In fact, the central government has not paid attention yet to regional governments' actions in terms of support for accelerating the transition. If more regional governments have the will and take action to support the transition in their regions, more renewable energy will be deployed, and the transition can take place towards net zero.
According to ERIA research in 2019, hydro, geothermal, biomass, and other renewables such as solar and wind are among Indonesia's plentiful non-fossil energy resources, with a renewable energy potential of roughly 441.7 GW. But only 2%, or around 9 GW, has been used. And this is despite the fact that solar photovoltaic (PV) technology is easy to implement in all regions in Indonesia due to the country’s equatorial position. According to the Indonesian Ministry of Energy and Mineral Resources (MEMR; 2021), the total potential of solar energy in Indonesia is 207 GW which is spread evenly throughout the country’s regions. Additionally, MEMR (2021) also reports that solar PV investment costs have decreased by 80% in the past decade.
These circumstances should be used by the central government to invite all regional governments to promote action to deploy more renewable energy, with particular prioritization for solar energy in their regions. With the cooperation of the regional governments, the deployment of renewable energy at the regional level will be a success. Furthermore, the application of solar PV technology will be significant if the regional governments fully support its implementation, including providing incentives for private sector involvement, preparing regulations, and boosting public awareness to assist its development. The country's success in promoting the energy transition at the regional level hinges on the success of regional leaders.
To enable the energy transition in Indonesia, cooperation between governments at all levels, including regional, local, and key ministries of central governments, as well as the contributions of the private sector and communities is crucial. The energy transition process will be accelerated if other provinces in Indonesia share the same enthusiasm as the other provinces stated above for increasing renewable energy capacity in their regions. Although the central government has the lead role in driving the transition, regional governments must be involved to speed up the process by installing more renewable energy capacity in the regions and maximizing its potential across the country. Regional governments will undoubtedly be required to play a role in the battle against climate change in order to speed energy transition.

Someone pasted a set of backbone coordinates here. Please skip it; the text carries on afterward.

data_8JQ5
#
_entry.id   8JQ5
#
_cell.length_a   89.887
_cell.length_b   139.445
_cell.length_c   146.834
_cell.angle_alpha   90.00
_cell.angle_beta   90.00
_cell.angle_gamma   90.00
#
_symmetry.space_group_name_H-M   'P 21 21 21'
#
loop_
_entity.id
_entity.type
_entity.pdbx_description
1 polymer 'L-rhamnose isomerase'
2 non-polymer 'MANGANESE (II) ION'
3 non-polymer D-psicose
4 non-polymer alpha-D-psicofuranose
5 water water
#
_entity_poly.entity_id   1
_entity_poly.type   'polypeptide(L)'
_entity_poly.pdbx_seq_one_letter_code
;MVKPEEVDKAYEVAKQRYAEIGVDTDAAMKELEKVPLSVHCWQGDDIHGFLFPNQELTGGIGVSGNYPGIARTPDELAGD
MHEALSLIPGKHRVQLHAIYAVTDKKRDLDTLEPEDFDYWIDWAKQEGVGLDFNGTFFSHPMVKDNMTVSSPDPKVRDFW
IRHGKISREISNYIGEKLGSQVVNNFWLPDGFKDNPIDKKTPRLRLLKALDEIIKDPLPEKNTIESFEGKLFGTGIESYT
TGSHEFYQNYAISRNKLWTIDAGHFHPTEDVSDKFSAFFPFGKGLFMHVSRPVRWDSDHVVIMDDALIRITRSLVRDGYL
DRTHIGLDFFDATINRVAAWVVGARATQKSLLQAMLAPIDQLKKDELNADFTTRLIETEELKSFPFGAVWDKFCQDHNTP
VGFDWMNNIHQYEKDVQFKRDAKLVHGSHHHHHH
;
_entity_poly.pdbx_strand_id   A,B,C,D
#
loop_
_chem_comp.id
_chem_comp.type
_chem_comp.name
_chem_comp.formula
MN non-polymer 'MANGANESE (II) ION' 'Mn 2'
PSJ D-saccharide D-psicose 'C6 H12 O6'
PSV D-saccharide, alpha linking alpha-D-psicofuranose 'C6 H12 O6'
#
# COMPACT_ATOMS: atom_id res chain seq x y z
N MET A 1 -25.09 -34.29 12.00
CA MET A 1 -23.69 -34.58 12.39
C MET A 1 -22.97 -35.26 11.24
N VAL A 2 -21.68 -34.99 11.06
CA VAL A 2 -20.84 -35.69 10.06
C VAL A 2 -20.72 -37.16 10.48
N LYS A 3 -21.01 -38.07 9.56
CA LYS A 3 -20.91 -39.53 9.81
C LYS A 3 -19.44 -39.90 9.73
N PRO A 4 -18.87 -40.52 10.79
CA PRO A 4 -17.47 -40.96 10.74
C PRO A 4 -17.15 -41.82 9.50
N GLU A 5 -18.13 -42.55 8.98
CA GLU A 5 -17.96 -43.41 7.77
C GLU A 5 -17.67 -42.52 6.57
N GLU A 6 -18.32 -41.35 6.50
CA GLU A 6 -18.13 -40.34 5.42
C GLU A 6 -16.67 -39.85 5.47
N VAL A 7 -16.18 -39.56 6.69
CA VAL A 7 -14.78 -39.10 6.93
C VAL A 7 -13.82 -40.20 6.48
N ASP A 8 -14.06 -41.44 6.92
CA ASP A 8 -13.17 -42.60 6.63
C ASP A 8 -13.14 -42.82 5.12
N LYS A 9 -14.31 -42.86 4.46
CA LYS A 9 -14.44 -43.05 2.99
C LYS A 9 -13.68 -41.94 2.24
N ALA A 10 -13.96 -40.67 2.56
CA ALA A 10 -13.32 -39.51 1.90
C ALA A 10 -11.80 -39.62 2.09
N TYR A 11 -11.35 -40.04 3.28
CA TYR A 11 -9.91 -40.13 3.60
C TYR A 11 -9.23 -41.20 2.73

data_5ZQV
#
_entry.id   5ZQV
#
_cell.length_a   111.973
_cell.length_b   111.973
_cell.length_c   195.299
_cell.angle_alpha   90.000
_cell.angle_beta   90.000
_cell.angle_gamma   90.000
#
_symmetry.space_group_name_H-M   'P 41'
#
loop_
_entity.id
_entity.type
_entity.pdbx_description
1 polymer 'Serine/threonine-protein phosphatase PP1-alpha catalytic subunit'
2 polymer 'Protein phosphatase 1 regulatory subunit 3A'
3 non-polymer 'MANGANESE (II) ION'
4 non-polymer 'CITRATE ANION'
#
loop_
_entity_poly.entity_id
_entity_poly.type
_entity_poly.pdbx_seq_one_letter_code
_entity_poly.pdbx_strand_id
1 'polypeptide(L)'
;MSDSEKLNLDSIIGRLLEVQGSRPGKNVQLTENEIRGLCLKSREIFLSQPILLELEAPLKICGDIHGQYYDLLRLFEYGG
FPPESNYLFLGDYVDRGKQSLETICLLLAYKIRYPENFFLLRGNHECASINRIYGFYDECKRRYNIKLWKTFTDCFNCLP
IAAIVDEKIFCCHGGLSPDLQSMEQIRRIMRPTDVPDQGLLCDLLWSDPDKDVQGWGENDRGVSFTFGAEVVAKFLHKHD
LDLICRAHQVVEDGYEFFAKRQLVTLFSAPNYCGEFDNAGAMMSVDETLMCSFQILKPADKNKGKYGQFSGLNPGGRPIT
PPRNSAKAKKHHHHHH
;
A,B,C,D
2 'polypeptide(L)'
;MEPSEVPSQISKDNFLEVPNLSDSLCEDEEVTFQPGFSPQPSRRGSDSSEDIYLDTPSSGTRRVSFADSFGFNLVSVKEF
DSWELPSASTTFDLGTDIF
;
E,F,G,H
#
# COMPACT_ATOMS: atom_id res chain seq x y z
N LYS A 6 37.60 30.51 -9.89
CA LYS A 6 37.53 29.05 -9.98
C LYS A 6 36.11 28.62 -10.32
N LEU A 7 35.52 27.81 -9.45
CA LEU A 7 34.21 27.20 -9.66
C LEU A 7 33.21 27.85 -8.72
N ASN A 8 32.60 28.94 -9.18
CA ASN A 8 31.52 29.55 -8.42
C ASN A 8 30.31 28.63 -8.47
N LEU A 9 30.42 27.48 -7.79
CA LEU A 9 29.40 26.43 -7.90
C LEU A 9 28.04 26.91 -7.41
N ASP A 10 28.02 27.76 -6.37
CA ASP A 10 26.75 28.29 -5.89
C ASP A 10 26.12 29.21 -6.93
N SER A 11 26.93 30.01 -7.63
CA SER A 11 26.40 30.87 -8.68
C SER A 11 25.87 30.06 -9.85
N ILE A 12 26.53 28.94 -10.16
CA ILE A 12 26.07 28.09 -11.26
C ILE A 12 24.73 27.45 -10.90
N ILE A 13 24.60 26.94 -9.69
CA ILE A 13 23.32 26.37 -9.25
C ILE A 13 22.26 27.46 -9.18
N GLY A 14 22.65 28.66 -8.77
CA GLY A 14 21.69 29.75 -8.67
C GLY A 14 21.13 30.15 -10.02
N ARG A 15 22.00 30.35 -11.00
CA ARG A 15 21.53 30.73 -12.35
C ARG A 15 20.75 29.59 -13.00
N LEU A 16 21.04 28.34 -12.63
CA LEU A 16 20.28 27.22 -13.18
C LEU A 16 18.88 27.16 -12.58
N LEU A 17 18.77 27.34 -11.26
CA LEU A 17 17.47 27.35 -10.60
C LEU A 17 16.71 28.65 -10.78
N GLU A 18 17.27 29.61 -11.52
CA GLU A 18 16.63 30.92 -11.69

This opinion piece was written by ERIA's Research Assocatie and Director of Research Strategy and Innovation and has been published in The Manila Times and The Jakarta Post Click here to subscribe to the monthly newsletter.
Disclaimer: The views expressed are purely those of the authors and may not in any circumstances be regarded as stating an official position of the Economic Research Institute for ASEAN and East Asia.
Dr Venkatachalam Anbumozhi, ERIA's Director of Research Strategy and Innovation, has published several books, authored numerous research articles and produced many project reports on resource management policies, energy infrastructure design, and private sector participation in Green Growth. Dr Anbumozhi was invited as a member of the APEC Expert Panel on Green Climate Finance and the ASEAN Panel for promoting climate-resilient growth. He has taught resource management, International cooperation and Development Finance at the University of Tokyo and has speaking engagements at some of the leading international organisations. He obtained his PhD from the University of Tokyo.
Citra Endah Nur Setyawati has joined ERIA since July 2021. As a Research Associate, she is currently involved in research on Low-carbon Green Growth in Asia and Carbon Capture Utilization Storage.
Before joining ERIA, Citra was involved in several projects in the field of environmental education. Citra graduated from Lund University in Sweden with a Master of Science in Environmental Studies and Sustainability Science. She focuses on policy of energy transition and sustainability in her master's studies. While obtaining her master's degree, she and her team had the opportunity to collaborate with schools in Sweden in facilitating them to provide education for sustainable development programs in their schools.